Contextualizing will involve better geo-targeting rather than more invasive personal information targeting. For example if a consumer is already in a Ford dealership, it’s not invasive to show them a Honda or Chevy. They can be assumed to be in the market for a car.

To capitalize on the growth of advertising, which will be a smaller subset of marketing, the agency of the future will be smaller – sorry WPP – and more nimble then past agencies, able to expand and contract more regularly because it will have more 1099 workers than employees. It will also have to know a great deal more about business and about online marketing strategies that work —  including inbound marketing and content marketing.

Hiring is an old fashion way to respond to the typical situation agencies find themselves in today, where they are working on projects and have the need to ramp up or contract almost immediately.  The best agencies will realize this, and give up some legacy infrastructure for long-term survival.

Meredith Sells Data, Not Just Content

We listened recently to the Ad Exchanger podcast with VP of Data and Programmatic Solutions at Meredith, Chip Schenck. Schenck is an experienced hand who comes from a Dutch media family, all of whom started in print. But ten years ago, while working with Amex publishing, he discovered the value of data. When he realized that the future of publishing would be not only content but also data, Schenck got a job at  DSP Krux, and then moved to SSP Pubmatic,  making sure he understood the entire ad tech process before he went back to publishing. Schenck used his forays into ad tech as an opportunity to get deep and learn, and then take the learning back to publishing.

Schenck still thinks it is necessary to learn about ad tech if you are in publishing. Now he’s an internal consultant for Meredith, building digital strategies for all the Meredith products. Meredith’s products include data assets like its PII database, which started with print, but now includes branded products like the Better Homes and Gardens Cookbook, transactional data, subscription data, media purchase registration data, and the DMP.

Because it has been around for a hundred years, Meredith probably has more personally identifiable data than most publishers. But Schenck thinks anonymized users still have significant value. PII databases can’t be updated more than once a week, whereas digital information is updated three times a day. DMPs help improve data modeling that can be done with demographic and psychographic data, and the ability to use the wealth of all the different data  sources together is where the value is realized.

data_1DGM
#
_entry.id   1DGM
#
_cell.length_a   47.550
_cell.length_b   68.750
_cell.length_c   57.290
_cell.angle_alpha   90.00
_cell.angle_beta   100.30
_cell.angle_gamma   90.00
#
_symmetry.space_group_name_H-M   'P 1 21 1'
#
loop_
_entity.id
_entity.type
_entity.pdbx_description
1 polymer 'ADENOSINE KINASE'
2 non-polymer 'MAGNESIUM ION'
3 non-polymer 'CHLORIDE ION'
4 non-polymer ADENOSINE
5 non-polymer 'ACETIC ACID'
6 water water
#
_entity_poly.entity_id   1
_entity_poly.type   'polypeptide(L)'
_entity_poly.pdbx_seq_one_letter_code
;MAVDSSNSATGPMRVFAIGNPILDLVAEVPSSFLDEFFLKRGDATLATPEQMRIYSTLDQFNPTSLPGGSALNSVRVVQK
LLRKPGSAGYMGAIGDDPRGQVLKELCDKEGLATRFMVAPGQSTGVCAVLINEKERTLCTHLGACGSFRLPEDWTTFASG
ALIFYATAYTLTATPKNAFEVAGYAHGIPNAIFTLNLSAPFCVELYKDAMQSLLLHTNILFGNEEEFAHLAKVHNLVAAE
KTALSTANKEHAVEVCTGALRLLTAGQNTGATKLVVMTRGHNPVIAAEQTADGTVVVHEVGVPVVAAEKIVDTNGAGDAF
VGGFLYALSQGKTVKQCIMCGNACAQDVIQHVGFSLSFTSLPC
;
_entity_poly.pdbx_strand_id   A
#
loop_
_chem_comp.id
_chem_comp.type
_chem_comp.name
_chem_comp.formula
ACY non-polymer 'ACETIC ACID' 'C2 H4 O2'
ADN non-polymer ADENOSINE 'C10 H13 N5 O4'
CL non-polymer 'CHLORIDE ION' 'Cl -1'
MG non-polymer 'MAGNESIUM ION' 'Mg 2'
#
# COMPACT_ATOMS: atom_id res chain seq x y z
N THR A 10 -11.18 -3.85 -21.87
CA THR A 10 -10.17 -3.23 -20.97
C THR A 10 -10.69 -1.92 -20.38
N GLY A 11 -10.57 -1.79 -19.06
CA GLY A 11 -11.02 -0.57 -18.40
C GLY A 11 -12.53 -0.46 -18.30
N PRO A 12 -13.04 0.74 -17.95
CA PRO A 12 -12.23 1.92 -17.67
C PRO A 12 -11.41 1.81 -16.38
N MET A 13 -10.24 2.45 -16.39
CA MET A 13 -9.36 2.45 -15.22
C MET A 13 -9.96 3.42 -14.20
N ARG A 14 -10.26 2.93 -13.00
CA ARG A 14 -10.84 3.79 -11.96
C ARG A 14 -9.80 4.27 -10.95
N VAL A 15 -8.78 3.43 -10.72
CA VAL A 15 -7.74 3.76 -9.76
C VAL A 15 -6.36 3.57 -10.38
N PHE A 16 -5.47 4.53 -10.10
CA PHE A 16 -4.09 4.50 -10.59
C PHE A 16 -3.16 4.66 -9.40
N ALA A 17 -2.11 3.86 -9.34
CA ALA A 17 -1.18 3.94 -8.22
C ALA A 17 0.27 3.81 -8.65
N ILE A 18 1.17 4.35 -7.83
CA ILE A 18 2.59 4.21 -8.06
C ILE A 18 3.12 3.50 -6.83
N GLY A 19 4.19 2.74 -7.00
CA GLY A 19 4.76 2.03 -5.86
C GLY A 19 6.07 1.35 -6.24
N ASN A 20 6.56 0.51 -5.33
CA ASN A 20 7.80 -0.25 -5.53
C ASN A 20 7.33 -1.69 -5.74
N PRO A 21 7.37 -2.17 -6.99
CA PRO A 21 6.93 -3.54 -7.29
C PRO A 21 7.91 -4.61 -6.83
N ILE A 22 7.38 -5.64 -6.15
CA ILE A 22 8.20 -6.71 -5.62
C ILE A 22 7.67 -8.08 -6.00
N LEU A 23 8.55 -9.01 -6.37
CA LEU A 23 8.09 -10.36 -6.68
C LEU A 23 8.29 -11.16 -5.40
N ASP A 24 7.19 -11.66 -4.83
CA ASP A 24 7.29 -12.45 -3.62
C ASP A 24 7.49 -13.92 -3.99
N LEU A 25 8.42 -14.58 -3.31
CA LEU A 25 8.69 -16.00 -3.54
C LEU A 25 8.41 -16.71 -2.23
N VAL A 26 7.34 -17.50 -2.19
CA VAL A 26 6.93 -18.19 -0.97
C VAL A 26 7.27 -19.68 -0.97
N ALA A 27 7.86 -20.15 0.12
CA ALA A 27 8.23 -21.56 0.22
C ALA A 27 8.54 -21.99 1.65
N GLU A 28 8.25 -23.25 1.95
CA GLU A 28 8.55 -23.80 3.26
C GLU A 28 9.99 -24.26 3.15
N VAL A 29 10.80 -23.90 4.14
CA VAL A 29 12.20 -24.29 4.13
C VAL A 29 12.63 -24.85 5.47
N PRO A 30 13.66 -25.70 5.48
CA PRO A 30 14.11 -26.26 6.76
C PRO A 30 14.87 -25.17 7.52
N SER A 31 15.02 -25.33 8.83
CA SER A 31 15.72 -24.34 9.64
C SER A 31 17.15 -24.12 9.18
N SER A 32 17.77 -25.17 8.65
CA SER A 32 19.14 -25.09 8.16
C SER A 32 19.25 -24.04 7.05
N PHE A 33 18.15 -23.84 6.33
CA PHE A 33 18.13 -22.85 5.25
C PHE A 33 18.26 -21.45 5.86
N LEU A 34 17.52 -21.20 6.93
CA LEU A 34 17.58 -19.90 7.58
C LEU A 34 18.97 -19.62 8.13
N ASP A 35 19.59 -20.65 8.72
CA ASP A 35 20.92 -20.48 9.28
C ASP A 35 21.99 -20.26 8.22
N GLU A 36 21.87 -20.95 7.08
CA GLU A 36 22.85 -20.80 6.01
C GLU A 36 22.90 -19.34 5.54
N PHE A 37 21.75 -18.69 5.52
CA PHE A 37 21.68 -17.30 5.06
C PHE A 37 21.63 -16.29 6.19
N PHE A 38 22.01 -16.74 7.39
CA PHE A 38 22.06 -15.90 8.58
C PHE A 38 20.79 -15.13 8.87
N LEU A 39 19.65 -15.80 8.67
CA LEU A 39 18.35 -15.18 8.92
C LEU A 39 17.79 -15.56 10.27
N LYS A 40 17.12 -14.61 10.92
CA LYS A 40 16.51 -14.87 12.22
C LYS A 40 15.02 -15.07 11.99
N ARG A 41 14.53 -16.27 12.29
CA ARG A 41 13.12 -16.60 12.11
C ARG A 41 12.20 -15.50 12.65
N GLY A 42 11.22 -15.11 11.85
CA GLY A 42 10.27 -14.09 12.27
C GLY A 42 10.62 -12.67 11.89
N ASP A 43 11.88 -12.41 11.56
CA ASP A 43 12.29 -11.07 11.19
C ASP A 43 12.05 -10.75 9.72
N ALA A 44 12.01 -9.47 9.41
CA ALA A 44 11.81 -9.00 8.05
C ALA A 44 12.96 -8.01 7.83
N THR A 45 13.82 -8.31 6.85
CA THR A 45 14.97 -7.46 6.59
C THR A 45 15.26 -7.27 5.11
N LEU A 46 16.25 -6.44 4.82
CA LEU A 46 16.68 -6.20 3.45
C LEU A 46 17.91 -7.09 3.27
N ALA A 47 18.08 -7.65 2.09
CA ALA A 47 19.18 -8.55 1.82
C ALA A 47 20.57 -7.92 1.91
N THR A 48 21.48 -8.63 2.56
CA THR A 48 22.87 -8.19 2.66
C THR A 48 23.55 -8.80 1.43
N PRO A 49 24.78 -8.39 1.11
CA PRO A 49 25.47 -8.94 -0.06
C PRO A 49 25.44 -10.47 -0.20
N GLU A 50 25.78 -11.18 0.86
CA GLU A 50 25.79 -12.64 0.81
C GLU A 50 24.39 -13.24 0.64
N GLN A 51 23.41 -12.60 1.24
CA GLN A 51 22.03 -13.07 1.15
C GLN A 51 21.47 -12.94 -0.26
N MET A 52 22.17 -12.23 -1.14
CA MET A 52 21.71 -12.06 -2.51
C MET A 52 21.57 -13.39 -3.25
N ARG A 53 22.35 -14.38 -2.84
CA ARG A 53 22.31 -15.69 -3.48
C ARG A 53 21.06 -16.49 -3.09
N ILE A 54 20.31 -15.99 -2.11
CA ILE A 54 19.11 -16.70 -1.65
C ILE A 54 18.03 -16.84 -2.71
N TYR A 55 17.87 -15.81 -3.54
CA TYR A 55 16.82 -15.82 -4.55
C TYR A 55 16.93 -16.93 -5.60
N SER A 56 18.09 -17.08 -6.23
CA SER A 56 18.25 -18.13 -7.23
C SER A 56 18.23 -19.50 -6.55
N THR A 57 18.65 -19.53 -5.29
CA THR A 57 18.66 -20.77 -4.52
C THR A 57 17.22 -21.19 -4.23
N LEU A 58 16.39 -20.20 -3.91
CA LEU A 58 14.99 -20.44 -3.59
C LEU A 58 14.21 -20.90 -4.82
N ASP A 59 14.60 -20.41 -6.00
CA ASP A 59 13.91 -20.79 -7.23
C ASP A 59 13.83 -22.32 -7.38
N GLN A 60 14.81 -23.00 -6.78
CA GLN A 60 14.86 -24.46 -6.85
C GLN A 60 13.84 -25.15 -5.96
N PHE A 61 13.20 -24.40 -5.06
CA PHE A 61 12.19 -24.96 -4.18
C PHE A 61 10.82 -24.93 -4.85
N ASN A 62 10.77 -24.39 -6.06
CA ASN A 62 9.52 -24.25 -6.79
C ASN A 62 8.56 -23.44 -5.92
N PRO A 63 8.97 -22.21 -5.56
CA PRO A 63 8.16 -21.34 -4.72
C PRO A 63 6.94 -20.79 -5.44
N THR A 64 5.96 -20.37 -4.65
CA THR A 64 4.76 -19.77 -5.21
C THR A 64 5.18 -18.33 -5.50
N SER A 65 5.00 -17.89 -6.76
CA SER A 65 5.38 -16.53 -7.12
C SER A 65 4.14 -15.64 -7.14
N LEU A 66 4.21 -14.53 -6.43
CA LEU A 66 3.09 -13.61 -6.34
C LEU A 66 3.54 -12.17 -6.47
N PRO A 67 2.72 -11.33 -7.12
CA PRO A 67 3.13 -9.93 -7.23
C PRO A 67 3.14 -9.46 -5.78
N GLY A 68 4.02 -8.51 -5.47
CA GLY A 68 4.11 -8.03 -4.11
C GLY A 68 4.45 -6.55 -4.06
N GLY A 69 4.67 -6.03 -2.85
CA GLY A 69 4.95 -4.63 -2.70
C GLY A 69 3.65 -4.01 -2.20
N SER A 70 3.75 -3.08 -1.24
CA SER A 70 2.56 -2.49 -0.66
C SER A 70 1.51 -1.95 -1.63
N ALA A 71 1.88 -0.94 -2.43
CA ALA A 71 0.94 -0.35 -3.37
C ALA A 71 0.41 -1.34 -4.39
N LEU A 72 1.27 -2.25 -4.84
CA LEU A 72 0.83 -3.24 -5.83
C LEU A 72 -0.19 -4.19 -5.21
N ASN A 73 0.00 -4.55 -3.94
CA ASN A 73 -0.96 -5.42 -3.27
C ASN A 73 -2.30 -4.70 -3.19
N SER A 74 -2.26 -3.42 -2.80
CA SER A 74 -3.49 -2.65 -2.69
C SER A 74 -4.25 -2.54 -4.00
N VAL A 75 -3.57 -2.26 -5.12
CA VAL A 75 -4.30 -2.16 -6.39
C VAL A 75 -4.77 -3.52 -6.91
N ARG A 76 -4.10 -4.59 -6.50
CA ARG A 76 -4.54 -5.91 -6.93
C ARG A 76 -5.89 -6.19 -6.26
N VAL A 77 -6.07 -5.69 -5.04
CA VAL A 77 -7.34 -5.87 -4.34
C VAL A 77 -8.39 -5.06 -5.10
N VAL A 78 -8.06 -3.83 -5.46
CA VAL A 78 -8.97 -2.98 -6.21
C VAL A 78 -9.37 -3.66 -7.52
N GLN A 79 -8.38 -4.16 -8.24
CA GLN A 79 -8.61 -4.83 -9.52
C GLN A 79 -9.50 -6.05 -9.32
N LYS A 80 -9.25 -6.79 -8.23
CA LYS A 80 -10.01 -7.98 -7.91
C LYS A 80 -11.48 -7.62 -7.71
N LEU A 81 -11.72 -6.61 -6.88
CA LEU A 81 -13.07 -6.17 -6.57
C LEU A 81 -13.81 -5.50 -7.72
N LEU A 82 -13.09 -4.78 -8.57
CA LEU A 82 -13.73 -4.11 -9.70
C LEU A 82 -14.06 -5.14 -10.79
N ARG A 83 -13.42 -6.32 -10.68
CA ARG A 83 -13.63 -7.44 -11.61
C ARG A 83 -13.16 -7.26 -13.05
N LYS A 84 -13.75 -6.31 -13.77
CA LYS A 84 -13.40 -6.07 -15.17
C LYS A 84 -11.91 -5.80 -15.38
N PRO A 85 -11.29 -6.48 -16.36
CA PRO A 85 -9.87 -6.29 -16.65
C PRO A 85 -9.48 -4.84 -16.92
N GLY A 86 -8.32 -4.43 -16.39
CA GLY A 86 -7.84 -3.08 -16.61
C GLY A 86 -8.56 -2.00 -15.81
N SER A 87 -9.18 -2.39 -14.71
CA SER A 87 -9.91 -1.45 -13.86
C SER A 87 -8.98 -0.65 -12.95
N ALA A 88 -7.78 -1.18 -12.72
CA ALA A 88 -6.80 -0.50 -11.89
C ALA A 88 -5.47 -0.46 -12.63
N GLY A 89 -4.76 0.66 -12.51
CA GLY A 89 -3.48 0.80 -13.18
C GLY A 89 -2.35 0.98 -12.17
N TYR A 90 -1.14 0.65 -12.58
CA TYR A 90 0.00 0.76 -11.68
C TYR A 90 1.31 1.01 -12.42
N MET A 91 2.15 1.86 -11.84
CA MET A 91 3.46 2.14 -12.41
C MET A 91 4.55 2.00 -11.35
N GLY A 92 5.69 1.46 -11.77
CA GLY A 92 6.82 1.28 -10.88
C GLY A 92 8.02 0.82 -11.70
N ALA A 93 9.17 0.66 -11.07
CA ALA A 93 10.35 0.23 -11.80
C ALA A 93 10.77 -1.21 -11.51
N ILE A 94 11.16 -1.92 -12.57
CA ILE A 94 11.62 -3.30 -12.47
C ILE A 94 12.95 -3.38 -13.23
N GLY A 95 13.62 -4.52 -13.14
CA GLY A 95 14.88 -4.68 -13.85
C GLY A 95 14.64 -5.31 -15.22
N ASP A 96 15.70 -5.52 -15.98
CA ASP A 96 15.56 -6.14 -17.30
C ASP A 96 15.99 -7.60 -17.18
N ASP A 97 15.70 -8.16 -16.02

Meredith’s core focus is the American woman and her four biggest interests: home, food, family, and herself. The company publishes not only Better Homes and Gardens and AllRecipes, but Martha Stewart. It takes data from all those publications, and some others, like Traditional Home, and uses it to do things like  understand that quinoa will be hot before it gets that way. Once it gathers that information, Meredith has three separate sales organizations: corporate sales, digital sales, brand sales (print). Each of them can use the same data, which means that by now, digital data is about 30% of revenue. AllRecipes is a big brand because when people cook, Meredith can tell what they’re doing and pass that information on to the right advertisers.

Meredith’s quality content engages an audience of unique individuals, which helps them build great databases. Then they take those databases and put them through their proprietary tech stack, which includesShop Nation, an affiliate software that ingests the Target or WalMart feed and makes the leap from content to commerce, as well as Index and DFP.

They then offer the information to their best customers via PMPs (private marketplaces) that are run strictly on preference. The PMP is a curated experience and   is how Meredith’s old clients are guaranteed that they’ll get more than just first look. He helps them win in a programmatic audience and understand these performs, and he teaches the big clients to go for access and engagement rather than yield.

Schenck says PMPs are for differentiation, and he has some unique creative for them, such as shoppable formats. But if the customers really wants yield, he also offers a dozen or so different heading partners for the open exchange.

His theory is that programmatic isn’t going away, and he’s going to help Meredith’s customers make the most of it.






A Moment of Thanks

Every year at Thanksgiving, I become reflective about the year that is coming to a close. It has been a tumultuous one for our industry, and for the world as a whole, but as the year draws to a close there is still much to be thankful for at ZEDO.